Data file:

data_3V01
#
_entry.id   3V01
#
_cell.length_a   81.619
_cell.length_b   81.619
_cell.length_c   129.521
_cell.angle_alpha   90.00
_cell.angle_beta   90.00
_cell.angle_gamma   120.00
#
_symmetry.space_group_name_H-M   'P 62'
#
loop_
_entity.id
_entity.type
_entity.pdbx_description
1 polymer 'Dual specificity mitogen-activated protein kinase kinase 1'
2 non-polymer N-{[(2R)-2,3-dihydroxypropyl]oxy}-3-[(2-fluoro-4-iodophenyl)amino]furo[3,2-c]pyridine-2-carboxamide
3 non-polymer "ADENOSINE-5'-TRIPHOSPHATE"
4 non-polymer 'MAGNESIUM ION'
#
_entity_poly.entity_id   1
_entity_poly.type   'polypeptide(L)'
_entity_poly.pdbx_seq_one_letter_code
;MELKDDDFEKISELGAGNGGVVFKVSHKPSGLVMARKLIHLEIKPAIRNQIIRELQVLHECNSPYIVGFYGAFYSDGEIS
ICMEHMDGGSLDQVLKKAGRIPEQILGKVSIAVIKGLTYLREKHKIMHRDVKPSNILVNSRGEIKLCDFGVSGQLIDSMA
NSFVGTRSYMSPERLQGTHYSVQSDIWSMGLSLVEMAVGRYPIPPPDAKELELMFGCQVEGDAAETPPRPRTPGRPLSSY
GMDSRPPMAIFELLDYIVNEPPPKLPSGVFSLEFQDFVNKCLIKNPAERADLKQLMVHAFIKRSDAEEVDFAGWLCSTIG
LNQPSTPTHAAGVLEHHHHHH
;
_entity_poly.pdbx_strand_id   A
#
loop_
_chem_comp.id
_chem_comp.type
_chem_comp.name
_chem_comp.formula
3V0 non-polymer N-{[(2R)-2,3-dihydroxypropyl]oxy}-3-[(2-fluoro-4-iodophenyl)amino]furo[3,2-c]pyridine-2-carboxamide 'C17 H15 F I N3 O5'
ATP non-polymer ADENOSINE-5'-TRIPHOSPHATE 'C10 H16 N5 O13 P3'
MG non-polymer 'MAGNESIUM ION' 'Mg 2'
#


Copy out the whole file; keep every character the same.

data_3V01
#
_entry.id   3V01
#
_cell.length_a   81.619
_cell.length_b   81.619
_cell.length_c   129.521
_cell.angle_alpha   90.00
_cell.angle_beta   90.00
_cell.angle_gamma   120.00
#
_symmetry.space_group_name_H-M   'P 62'
#
loop_
_entity.id
_entity.type
_entity.pdbx_description
1 polymer 'Dual specificity mitogen-activated protein kinase kinase 1'
2 non-polymer N-{[(2R)-2,3-dihydroxypropyl]oxy}-3-[(2-fluoro-4-iodophenyl)amino]furo[3,2-c]pyridine-2-carboxamide
3 non-polymer "ADENOSINE-5'-TRIPHOSPHATE"
4 non-polymer 'MAGNESIUM ION'
#
_entity_poly.entity_id   1
_entity_poly.type   'polypeptide(L)'
_entity_poly.pdbx_seq_one_letter_code
;MELKDDDFEKISELGAGNGGVVFKVSHKPSGLVMARKLIHLEIKPAIRNQIIRELQVLHECNSPYIVGFYGAFYSDGEIS
ICMEHMDGGSLDQVLKKAGRIPEQILGKVSIAVIKGLTYLREKHKIMHRDVKPSNILVNSRGEIKLCDFGVSGQLIDSMA
NSFVGTRSYMSPERLQGTHYSVQSDIWSMGLSLVEMAVGRYPIPPPDAKELELMFGCQVEGDAAETPPRPRTPGRPLSSY
GMDSRPPMAIFELLDYIVNEPPPKLPSGVFSLEFQDFVNKCLIKNPAERADLKQLMVHAFIKRSDAEEVDFAGWLCSTIG
LNQPSTPTHAAGVLEHHHHHH
;
_entity_poly.pdbx_strand_id   A
#
loop_
_chem_comp.id
_chem_comp.type
_chem_comp.name
_chem_comp.formula
3V0 non-polymer N-{[(2R)-2,3-dihydroxypropyl]oxy}-3-[(2-fluoro-4-iodophenyl)amino]furo[3,2-c]pyridine-2-carboxamide 'C17 H15 F I N3 O5'
ATP non-polymer ADENOSINE-5'-TRIPHOSPHATE 'C10 H16 N5 O13 P3'
MG non-polymer 'MAGNESIUM ION' 'Mg 2'
#